If you’ve been reading my posts so far, you’ve probably learned solidly that AI models become useful when they leave the lab and become part of a deployed system, where they are integrated into business software and processes. So, say you’ve done that. You built your model. You improved your accuracy and demonstrated that it’s high enough to drive business value. Then your software engineering team integrated your shiny new model into an enterprise application. You tested it and the users are delighted. You can relax, sip a latte, and enjoy your ROI, right?
Sorry, not so fast. David Talby, writing in Forbes, says that your challenges aren’t over. Indeed, “there’s a higher marginal cost to operating ML products compared to traditional software.”
To make his point, Talby shares a case study that represents most AI projects. His team built a model did a good job of predicting hospital readmissions: a well-studied problem with stable best practices and guidelines. And initially his customers were happy. But the system degraded over time. Reports Talby, “Within three months of deploying new ML software that passed traditional acceptance tests, our customers were unhappy because the system was predicting poorly.” And, “Models would change in different ways at different hospitals — or even buildings within the same hospital.”
What happened? As Elena Samuylova observes in Is there life after deployment? ,“If a model receives wrong or unusual input, it will make an unreliable prediction. Or many, many of those.”
Most of the software engineering stack has unit tests, designed to quickly catch when a change breaks the performance of one of the components. But Machine Learning (ML) models are designed to change, and don’t really come with unit tests. Because accuracy depends on a match to a world. And that world changes. Dr. Lorien Pratt describes this problem in this MCubed keynote as a “double hinge”: most projects must surf the ever-changing relationship between product and market to maintain value. As if this wasn’t hard enough, machine learning projects have a second moving target: the outside world is constantly changing, and systems that contain at their heart such a “world model” must keep up with it as well.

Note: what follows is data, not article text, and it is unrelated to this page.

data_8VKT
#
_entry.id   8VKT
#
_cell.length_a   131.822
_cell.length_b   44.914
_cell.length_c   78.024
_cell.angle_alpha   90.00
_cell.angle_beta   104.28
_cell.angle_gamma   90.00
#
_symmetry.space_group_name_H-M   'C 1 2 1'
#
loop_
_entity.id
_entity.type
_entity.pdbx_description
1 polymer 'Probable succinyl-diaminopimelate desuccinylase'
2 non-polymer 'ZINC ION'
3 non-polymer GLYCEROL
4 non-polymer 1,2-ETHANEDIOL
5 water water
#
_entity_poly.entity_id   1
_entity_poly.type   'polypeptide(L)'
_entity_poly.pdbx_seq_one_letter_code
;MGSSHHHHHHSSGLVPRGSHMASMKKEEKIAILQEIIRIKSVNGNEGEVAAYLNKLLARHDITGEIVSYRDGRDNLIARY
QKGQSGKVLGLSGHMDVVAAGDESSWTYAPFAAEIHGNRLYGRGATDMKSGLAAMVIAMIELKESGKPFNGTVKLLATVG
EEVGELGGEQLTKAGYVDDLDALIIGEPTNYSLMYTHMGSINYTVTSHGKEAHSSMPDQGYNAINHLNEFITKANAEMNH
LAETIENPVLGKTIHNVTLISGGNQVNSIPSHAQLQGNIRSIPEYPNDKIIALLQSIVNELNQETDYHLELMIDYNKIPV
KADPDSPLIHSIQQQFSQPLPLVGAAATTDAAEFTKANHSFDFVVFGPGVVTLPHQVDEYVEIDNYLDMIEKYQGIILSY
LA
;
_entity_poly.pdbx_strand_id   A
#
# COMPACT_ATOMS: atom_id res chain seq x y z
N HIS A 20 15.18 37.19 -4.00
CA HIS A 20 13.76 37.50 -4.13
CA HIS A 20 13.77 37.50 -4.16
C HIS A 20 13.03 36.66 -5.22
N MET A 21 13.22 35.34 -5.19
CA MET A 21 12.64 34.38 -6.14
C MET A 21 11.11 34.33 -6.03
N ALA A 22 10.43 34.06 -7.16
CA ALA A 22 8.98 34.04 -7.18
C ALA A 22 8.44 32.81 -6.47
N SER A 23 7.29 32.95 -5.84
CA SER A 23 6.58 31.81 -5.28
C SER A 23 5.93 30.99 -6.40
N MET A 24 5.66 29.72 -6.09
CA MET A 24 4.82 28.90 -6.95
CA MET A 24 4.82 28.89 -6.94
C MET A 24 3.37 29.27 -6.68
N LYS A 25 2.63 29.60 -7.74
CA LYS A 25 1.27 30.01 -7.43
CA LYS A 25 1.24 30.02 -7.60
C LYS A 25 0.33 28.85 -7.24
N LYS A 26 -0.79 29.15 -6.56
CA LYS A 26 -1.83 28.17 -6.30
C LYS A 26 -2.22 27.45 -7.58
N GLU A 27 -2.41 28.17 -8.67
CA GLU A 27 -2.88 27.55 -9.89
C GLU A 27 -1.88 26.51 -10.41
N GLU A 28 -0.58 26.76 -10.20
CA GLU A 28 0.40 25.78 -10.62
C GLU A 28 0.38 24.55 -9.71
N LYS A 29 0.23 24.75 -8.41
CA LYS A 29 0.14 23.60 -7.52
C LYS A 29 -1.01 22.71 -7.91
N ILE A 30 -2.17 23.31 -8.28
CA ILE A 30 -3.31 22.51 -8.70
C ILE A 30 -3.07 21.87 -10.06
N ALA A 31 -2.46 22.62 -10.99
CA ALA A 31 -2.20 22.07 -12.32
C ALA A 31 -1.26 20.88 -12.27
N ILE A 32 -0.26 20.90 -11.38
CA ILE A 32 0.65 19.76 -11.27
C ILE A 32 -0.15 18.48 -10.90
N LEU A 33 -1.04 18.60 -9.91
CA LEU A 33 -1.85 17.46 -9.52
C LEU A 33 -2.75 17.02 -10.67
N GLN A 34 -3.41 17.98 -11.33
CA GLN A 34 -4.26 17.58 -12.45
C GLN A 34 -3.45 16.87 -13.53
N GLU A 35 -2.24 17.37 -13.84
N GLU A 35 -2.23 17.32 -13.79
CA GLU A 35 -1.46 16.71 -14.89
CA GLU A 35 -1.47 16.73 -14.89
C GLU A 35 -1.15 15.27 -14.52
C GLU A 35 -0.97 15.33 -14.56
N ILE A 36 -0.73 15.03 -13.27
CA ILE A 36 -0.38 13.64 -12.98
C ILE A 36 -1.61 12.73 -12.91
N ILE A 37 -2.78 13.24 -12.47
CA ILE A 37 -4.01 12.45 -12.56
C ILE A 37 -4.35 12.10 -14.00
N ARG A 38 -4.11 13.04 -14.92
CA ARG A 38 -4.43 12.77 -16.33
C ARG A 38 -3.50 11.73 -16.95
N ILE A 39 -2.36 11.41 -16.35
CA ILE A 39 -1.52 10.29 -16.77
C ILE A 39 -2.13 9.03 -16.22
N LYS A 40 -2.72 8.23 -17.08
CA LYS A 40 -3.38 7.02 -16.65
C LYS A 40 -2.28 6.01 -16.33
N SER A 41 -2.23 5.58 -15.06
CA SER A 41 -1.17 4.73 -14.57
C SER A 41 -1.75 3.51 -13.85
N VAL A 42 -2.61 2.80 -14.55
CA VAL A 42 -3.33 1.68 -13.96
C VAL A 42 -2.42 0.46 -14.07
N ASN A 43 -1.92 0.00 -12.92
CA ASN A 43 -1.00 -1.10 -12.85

ML systems can be sensitive to small details in any of the other components of a system. So, changing the user interface a little bit, like changing a field name from “name” to “username”, merging first and last names into a “name” field, localizing the interface for different geographies, or changing a country designation from “US” to “USA” may completely break the performance of a recommender system that depended on these field names for its historical training data. I’ve found amongst the companies I advise that errors like these are pernicious and occur all too easily.
In What Can Go Wrong With The Data?, Samuylova’s colleague Emeli Dral describes two important categories of data issues:
- something goes wrong with the data itself; or
- the data changes because the environment does.
In the case of Talby’s hospital system, both problems occurred. First, medical data relies heavily on codes, and changes to outside providers like labs often cause the same results to be coded differently by different providers. To understand this, let’s assume there’s a situation that’s highly predictive of readmission. Then, a new lab codes its result differently, and that code that was not in the ML training data. Humans assessing readmission likelihood would of course correctly interpret the new code and correctly assess patient risk. But ML cannot apply meanings to codes. The previously working model simply found that a code value in one field had a high correlation with readmission. As long as the code values stay the same, ML made good predictions. But when the coded value changes, ML can no longer use that field effectively. If that field’s important for prediction, then ML accuracy will decrease.
Dral’s second problem manifests here in changes in the patient population. One way that happens derives from the fact that, when possible, people use hospitals and ERs that accept their insurance. Then, as insurance systems change with government policies, and hospitals change their contracts with insurance companies, patient populations change. This reduces the accuracy of ML models that depend, as they often do, on patient demographics.
This accuracy reduction can happen gradually; instead of ML systems that just break, as production data drifts away from training data they may continue to return scores and classifications, so the application doesn’t crash or generate errors. Instead, the model accuracy just quietly declines until it becomes apparent to the users.
New infrastructure and roles are required to create mature systems to prevent, catch, and mitigate these problems. In other words, AI systems need preventative maintenance. As Paul Barba, Chief Scientist at Lexalytics puts it, “Unfortunately, failing to maintain your AI is a great way to end up totaling your project.” For Barba, maintenance means “monitoring, measuring and adjusting.”
Applied AI is an emerging discipline, and the field is still learning best practices for keeping AI systems healthy in production. However, a fairly simple program of measuring the readmissions model performance on production data would have surfaced both the speed and extent of the accuracy decline for Talby’s model. Similar governance procedures can be planned for and put in place for your production system as well.
There’s a more pernicious issue as well: if your required retraining cadence is too high, it might take your project out of the AI Goldilocks Zone.